The Alaska Railroad Corporation has asked the U.S. Army Corps of Engineers to reject the Environmental Protection Agency’s (EPA) attempt to stop construction of a bridge over the Tanana River.
The EPA’s objections could up-end the $800 million project, which has been in the works for years. The Surface Transportation Board approved the project a year ago after a four-year environmental review.
The railroad wants the Corps to grant the permits under the Clean Water Act, so work can begin on the Northern Rail Extension (NRE) project to Delta Junction.
The project would extend the rail line from Eielson Air Force Base to Delta Junction in four phases and provide year-round access to military training grounds on the south side of the Tanana River.
“The recent actions by the EPA threaten to delay and possibly eliminate Phase 1 of the NRE, effectively canceling the entire project,” the ARC said in a statement this week.
The NRE project has been under a formal environmental review at the direction of the Surface Transportation Board (STB) since 2005; an Environmental Impact Statement (EIS) was published in the fall of 2009.
On Jan. 5, 2010, the STB issued a formal Record of Decision approving the route to Delta Junction.
The decision gave the Alaska Railroad a green light to proceed with filing for permits to begin the design and engineering of Phase 1.
After nearly four years of environmental analysis, the EPA concurred in 2009 with the alternatives considered by STB and the selection of Salcha as the river’s crossing point as described in the Draft EIS document.
Now, the railroad says, “the EPA has suddenly reversed its position in two letters to the Corps of Engineers (November and December 2010) and elected to impede the adjudication of the Corps of Engineers’ permitting process by challenging these fundamental findings from the EIS.”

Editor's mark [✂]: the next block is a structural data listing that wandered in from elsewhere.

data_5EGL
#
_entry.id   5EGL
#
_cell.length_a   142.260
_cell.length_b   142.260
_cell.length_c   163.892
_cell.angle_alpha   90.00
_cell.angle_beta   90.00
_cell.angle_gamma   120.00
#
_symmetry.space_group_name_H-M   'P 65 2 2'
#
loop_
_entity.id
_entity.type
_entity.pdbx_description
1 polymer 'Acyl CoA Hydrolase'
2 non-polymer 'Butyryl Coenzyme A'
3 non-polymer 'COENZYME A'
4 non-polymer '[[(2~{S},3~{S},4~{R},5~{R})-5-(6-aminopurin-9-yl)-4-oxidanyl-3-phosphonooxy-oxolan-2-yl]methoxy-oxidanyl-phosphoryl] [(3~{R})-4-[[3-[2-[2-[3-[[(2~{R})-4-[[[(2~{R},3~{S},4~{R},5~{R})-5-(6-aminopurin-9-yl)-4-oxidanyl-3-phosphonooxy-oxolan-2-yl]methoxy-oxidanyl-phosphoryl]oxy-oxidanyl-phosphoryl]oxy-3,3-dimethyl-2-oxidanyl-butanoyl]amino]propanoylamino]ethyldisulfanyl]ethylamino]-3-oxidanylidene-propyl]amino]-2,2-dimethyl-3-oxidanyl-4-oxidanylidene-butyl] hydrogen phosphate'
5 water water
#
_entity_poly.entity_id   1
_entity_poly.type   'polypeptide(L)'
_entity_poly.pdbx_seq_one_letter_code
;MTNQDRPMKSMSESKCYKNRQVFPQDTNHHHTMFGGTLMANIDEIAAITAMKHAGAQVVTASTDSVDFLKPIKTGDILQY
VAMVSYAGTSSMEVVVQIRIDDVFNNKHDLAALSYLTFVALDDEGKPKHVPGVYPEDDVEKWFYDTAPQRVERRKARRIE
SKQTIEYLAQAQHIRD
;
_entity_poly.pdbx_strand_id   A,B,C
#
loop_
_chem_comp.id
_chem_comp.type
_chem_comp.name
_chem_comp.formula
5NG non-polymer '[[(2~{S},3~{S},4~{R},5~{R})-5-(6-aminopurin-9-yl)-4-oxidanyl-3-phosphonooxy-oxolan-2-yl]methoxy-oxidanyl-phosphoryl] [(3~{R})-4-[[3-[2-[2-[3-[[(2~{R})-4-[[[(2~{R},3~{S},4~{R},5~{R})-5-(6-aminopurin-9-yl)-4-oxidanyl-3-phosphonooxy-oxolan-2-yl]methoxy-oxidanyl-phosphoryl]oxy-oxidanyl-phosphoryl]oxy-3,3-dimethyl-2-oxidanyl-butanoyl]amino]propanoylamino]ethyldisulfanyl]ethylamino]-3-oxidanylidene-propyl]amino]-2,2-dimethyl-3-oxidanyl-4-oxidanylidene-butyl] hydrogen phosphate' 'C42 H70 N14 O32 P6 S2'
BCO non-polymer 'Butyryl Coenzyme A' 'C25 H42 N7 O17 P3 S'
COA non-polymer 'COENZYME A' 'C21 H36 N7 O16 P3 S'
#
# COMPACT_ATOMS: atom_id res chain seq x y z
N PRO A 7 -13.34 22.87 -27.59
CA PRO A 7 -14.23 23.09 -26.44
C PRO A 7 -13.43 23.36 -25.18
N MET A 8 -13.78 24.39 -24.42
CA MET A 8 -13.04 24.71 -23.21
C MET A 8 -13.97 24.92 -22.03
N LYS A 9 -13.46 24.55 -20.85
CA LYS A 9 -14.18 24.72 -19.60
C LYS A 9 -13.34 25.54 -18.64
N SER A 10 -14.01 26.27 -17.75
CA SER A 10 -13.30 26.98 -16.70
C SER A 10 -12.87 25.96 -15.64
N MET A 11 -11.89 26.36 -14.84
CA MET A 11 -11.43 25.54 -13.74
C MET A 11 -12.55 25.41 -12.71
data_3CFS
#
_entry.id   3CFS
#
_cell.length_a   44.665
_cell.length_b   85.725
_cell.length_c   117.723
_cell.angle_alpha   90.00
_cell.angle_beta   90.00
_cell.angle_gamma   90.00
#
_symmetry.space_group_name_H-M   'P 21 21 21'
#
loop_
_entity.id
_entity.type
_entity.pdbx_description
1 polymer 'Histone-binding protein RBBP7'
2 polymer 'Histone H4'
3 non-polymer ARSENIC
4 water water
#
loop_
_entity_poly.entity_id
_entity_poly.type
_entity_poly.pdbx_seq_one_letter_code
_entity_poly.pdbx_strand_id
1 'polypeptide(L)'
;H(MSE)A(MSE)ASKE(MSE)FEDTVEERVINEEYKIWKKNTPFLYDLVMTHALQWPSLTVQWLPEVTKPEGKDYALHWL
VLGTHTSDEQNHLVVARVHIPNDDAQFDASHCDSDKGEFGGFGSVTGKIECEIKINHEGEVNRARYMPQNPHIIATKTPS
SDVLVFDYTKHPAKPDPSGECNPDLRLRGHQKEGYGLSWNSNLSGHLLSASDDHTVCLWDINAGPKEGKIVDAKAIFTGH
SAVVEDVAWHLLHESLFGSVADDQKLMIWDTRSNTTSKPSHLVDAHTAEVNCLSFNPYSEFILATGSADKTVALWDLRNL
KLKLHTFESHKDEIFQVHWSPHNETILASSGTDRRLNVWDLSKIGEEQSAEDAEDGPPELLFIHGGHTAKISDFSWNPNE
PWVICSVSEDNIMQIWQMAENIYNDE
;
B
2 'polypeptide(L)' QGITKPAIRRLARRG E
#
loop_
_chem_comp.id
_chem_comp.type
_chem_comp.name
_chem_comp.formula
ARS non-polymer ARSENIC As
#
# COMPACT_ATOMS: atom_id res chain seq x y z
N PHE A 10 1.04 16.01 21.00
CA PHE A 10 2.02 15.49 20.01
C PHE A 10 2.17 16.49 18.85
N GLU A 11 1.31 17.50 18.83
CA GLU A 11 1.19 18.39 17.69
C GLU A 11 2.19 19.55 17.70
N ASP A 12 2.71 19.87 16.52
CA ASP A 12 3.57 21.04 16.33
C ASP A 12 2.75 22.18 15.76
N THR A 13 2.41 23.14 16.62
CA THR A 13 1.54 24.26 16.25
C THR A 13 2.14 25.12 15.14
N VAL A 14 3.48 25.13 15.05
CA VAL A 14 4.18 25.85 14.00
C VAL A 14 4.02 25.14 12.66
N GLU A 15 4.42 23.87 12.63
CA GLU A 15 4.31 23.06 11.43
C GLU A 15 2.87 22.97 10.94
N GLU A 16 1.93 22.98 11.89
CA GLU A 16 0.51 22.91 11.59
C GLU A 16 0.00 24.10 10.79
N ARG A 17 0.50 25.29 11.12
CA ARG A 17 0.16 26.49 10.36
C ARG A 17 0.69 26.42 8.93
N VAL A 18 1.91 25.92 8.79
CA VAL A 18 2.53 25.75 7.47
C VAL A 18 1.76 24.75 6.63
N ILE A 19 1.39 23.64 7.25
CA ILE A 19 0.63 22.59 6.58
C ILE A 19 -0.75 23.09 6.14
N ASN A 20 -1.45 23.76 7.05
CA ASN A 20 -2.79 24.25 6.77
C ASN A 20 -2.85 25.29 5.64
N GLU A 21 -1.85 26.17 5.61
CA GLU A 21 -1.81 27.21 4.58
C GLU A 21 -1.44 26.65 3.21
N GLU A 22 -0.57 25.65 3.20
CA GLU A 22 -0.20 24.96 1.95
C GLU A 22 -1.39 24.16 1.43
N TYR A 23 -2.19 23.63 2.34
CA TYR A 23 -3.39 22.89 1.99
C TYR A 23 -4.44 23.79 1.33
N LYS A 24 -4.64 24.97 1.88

“To say we are disappointed in the EPA’s recent actions would be an understatement,” said Alaska Railroad Vice President of Engineering and Chief Engineer Tom Brooks. “The EPA concurred with the STB that this should be the preferred route.
“Having the EPA come back at the 11th hour and try to circumvent the environmental process by now objecting to the findings to which they previously agreed puts this project in serious jeopardy.”
Neither EPA not the Corps of Engineers has responded to the railroad’s request.
The railroad said it had learned of the EPA’s objections only after applying for permits required under the Clean Water Act to begin the project.
“One of the EPA’s more egregious claims is the Tanana River should be considered an ‘Aquatic Resource of National Importance’ under Section 404(q) of the Clean Water Act,” the railroad said.
The Alaska Railroad responded that the NEPA process executed by STB “is required to weigh the entire suite of environmental impacts in the approval of the project, rather than allow a single regulatory concern to skew result[s].
“The Alaska Railroad supplemented the Corps of Engineers permit application with further minimization and ‘avoidance of impacts’ through additional and more costly design refinements than the EIS provided,” the railroad said.
“The Alaska Railroad has worked diligently in its outreach efforts to regulatory agencies throughout the process, meeting directly with agency representatives numerous times to assist them in fully understanding the enormous volume of technical information for this complicated project.”
‘Train Has Left the Station’
ARRC Project Manager Brian Lindamood said, “If the EPA has concerns of this magnitude relating to the bridge size, or location, they had ample opportunity to voice those concerns directly to the STB during the EIS process.
“To our knowledge, they either did not, or failed to make a credible argument as is evident in the STB’s Record of Decision,” said Lindamood. “We believe as a function of process, and a matter of law, that train has left the station.”
The NRE project is supported by funds from the Department of Defense and the State of Alaska.
The project has four phases:
• Phase 1 calls for a bridge over the Tanana River near Salcha. That would provide, for the first time, year-round surface access to substantial military training grounds on the far side.
• Phases 2 through 4 would extend the rail line southeast, about 80 miles to Delta Junction.